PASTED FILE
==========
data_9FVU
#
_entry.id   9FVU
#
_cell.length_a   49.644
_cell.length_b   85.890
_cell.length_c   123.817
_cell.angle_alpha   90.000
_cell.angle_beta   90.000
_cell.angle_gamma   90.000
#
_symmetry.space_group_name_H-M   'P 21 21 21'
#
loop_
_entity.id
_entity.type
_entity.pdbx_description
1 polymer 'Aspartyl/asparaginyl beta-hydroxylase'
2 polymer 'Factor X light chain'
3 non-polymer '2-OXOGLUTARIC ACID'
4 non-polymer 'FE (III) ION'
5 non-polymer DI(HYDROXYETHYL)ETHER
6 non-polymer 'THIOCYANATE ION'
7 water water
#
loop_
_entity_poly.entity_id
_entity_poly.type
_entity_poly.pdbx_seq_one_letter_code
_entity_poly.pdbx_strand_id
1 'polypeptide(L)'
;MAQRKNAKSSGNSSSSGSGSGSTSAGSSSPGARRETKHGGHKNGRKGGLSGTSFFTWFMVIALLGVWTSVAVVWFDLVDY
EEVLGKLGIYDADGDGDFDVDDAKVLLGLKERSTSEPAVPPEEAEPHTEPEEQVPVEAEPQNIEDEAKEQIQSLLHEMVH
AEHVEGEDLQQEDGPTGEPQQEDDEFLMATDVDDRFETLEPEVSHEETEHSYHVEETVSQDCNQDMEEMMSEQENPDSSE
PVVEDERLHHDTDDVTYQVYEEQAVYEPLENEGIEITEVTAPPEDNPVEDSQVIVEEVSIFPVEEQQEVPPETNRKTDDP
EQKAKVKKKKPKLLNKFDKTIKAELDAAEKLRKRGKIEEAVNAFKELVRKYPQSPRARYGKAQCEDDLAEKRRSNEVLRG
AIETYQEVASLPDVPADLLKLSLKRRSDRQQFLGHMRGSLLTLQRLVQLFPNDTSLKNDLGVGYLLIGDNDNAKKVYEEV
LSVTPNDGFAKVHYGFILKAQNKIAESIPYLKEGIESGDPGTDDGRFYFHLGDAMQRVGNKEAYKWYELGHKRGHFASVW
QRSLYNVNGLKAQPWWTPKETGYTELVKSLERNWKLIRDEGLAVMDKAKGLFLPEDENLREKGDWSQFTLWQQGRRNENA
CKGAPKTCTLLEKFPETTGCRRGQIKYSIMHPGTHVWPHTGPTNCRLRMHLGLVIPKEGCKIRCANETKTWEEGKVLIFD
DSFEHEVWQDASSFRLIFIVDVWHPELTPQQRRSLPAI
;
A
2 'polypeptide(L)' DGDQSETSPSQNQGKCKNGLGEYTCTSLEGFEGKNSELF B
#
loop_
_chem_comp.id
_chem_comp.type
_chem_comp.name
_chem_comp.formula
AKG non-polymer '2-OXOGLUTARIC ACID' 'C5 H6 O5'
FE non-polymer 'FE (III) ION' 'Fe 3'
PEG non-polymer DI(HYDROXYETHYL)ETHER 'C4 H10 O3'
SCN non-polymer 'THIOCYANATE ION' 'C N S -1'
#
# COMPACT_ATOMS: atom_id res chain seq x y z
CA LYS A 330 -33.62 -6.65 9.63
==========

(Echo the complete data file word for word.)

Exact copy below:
data_9FVU
#
_entry.id   9FVU
#
_cell.length_a   49.644
_cell.length_b   85.890
_cell.length_c   123.817
_cell.angle_alpha   90.000
_cell.angle_beta   90.000
_cell.angle_gamma   90.000
#
_symmetry.space_group_name_H-M   'P 21 21 21'
#
loop_
_entity.id
_entity.type
_entity.pdbx_description
1 polymer 'Aspartyl/asparaginyl beta-hydroxylase'
2 polymer 'Factor X light chain'
3 non-polymer '2-OXOGLUTARIC ACID'
4 non-polymer 'FE (III) ION'
5 non-polymer DI(HYDROXYETHYL)ETHER
6 non-polymer 'THIOCYANATE ION'
7 water water
#
loop_
_entity_poly.entity_id
_entity_poly.type
_entity_poly.pdbx_seq_one_letter_code
_entity_poly.pdbx_strand_id
1 'polypeptide(L)'
;MAQRKNAKSSGNSSSSGSGSGSTSAGSSSPGARRETKHGGHKNGRKGGLSGTSFFTWFMVIALLGVWTSVAVVWFDLVDY
EEVLGKLGIYDADGDGDFDVDDAKVLLGLKERSTSEPAVPPEEAEPHTEPEEQVPVEAEPQNIEDEAKEQIQSLLHEMVH
AEHVEGEDLQQEDGPTGEPQQEDDEFLMATDVDDRFETLEPEVSHEETEHSYHVEETVSQDCNQDMEEMMSEQENPDSSE
PVVEDERLHHDTDDVTYQVYEEQAVYEPLENEGIEITEVTAPPEDNPVEDSQVIVEEVSIFPVEEQQEVPPETNRKTDDP
EQKAKVKKKKPKLLNKFDKTIKAELDAAEKLRKRGKIEEAVNAFKELVRKYPQSPRARYGKAQCEDDLAEKRRSNEVLRG
AIETYQEVASLPDVPADLLKLSLKRRSDRQQFLGHMRGSLLTLQRLVQLFPNDTSLKNDLGVGYLLIGDNDNAKKVYEEV
LSVTPNDGFAKVHYGFILKAQNKIAESIPYLKEGIESGDPGTDDGRFYFHLGDAMQRVGNKEAYKWYELGHKRGHFASVW
QRSLYNVNGLKAQPWWTPKETGYTELVKSLERNWKLIRDEGLAVMDKAKGLFLPEDENLREKGDWSQFTLWQQGRRNENA
CKGAPKTCTLLEKFPETTGCRRGQIKYSIMHPGTHVWPHTGPTNCRLRMHLGLVIPKEGCKIRCANETKTWEEGKVLIFD
DSFEHEVWQDASSFRLIFIVDVWHPELTPQQRRSLPAI
;
A
2 'polypeptide(L)' DGDQSETSPSQNQGKCKNGLGEYTCTSLEGFEGKNSELF B
#
loop_
_chem_comp.id
_chem_comp.type
_chem_comp.name
_chem_comp.formula
AKG non-polymer '2-OXOGLUTARIC ACID' 'C5 H6 O5'
FE non-polymer 'FE (III) ION' 'Fe 3'
PEG non-polymer DI(HYDROXYETHYL)ETHER 'C4 H10 O3'
SCN non-polymer 'THIOCYANATE ION' 'C N S -1'
#
# COMPACT_ATOMS: atom_id res chain seq x y z
CA LYS A 330 -33.62 -6.65 9.63